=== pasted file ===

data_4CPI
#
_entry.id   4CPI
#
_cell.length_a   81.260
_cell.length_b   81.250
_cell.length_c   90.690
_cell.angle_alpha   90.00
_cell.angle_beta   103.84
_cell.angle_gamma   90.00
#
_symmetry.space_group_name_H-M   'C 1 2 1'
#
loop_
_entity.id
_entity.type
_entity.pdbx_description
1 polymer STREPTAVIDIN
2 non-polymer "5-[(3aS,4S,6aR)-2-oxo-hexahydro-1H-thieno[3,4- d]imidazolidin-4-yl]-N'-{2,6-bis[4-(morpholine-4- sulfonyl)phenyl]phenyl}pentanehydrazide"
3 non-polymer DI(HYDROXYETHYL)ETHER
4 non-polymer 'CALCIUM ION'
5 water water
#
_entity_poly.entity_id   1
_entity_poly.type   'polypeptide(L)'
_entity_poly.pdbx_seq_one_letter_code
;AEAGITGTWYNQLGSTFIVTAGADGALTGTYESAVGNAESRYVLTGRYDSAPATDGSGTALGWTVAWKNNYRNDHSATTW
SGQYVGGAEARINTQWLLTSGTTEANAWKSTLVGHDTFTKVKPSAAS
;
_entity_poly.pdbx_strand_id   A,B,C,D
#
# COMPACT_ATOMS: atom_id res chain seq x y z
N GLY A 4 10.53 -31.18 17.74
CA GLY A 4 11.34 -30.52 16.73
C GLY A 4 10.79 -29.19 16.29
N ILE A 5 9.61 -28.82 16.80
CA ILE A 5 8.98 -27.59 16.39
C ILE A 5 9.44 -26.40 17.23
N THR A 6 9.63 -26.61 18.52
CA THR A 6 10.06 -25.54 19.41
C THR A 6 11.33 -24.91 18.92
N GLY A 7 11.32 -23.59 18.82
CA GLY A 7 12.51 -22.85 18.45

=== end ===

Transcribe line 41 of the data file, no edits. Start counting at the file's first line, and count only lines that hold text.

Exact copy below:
C THR A 6 11.33 -24.91 18.92